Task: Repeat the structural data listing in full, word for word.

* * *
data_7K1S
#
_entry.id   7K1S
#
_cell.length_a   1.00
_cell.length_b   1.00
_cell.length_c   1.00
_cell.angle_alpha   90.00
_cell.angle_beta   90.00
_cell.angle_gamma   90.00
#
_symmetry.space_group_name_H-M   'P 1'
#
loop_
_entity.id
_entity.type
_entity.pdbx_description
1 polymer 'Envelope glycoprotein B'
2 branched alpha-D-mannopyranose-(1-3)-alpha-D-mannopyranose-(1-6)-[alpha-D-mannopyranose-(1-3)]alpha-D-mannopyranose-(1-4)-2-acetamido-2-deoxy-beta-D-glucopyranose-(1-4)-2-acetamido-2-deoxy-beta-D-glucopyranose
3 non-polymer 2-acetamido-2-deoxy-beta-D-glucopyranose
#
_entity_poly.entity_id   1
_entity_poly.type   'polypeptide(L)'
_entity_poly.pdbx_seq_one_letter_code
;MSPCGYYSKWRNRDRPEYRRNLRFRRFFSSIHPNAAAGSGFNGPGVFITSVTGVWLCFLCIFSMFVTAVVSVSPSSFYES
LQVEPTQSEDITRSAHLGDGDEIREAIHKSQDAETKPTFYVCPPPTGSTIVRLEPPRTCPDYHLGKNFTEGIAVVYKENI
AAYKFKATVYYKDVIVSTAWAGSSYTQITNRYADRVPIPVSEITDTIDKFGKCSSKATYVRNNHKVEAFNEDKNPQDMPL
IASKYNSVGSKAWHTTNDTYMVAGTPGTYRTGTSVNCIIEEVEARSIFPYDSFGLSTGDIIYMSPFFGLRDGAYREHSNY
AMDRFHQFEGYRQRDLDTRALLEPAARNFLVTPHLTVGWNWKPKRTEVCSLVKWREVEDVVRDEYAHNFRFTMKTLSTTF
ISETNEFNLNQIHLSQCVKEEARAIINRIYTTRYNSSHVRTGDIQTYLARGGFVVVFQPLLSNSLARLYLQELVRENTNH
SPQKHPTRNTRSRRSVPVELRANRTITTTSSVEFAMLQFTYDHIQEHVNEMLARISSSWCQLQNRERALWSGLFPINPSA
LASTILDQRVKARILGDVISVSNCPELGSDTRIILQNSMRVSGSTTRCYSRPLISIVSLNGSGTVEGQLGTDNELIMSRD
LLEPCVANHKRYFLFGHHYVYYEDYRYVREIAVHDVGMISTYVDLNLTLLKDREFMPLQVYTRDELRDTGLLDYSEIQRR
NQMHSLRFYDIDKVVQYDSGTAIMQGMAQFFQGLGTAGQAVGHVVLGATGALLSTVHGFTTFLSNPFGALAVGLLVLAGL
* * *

data_7K1S
#
_entry.id   7K1S
#
_cell.length_a   1.00
_cell.length_b   1.00
_cell.length_c   1.00
_cell.angle_alpha   90.00
_cell.angle_beta   90.00
_cell.angle_gamma   90.00
#
_symmetry.space_group_name_H-M   'P 1'
#
loop_
_entity.id
_entity.type
_entity.pdbx_description
1 polymer 'Envelope glycoprotein B'
2 branched alpha-D-mannopyranose-(1-3)-alpha-D-mannopyranose-(1-6)-[alpha-D-mannopyranose-(1-3)]alpha-D-mannopyranose-(1-4)-2-acetamido-2-deoxy-beta-D-glucopyranose-(1-4)-2-acetamido-2-deoxy-beta-D-glucopyranose
3 non-polymer 2-acetamido-2-deoxy-beta-D-glucopyranose
#
_entity_poly.entity_id   1
_entity_poly.type   'polypeptide(L)'
_entity_poly.pdbx_seq_one_letter_code
;MSPCGYYSKWRNRDRPEYRRNLRFRRFFSSIHPNAAAGSGFNGPGVFITSVTGVWLCFLCIFSMFVTAVVSVSPSSFYES
LQVEPTQSEDITRSAHLGDGDEIREAIHKSQDAETKPTFYVCPPPTGSTIVRLEPPRTCPDYHLGKNFTEGIAVVYKENI
AAYKFKATVYYKDVIVSTAWAGSSYTQITNRYADRVPIPVSEITDTIDKFGKCSSKATYVRNNHKVEAFNEDKNPQDMPL
IASKYNSVGSKAWHTTNDTYMVAGTPGTYRTGTSVNCIIEEVEARSIFPYDSFGLSTGDIIYMSPFFGLRDGAYREHSNY
AMDRFHQFEGYRQRDLDTRALLEPAARNFLVTPHLTVGWNWKPKRTEVCSLVKWREVEDVVRDEYAHNFRFTMKTLSTTF
ISETNEFNLNQIHLSQCVKEEARAIINRIYTTRYNSSHVRTGDIQTYLARGGFVVVFQPLLSNSLARLYLQELVRENTNH
SPQKHPTRNTRSRRSVPVELRANRTITTTSSVEFAMLQFTYDHIQEHVNEMLARISSSWCQLQNRERALWSGLFPINPSA
LASTILDQRVKARILGDVISVSNCPELGSDTRIILQNSMRVSGSTTRCYSRPLISIVSLNGSGTVEGQLGTDNELIMSRD
LLEPCVANHKRYFLFGHHYVYYEDYRYVREIAVHDVGMISTYVDLNLTLLKDREFMPLQVYTRDELRDTGLLDYSEIQRR
NQMHSLRFYDIDKVVQYDSGTAIMQGMAQFFQGLGTAGQAVGHVVLGATGALLSTVHGFTTFLSNPFGALAVGLLVLAGL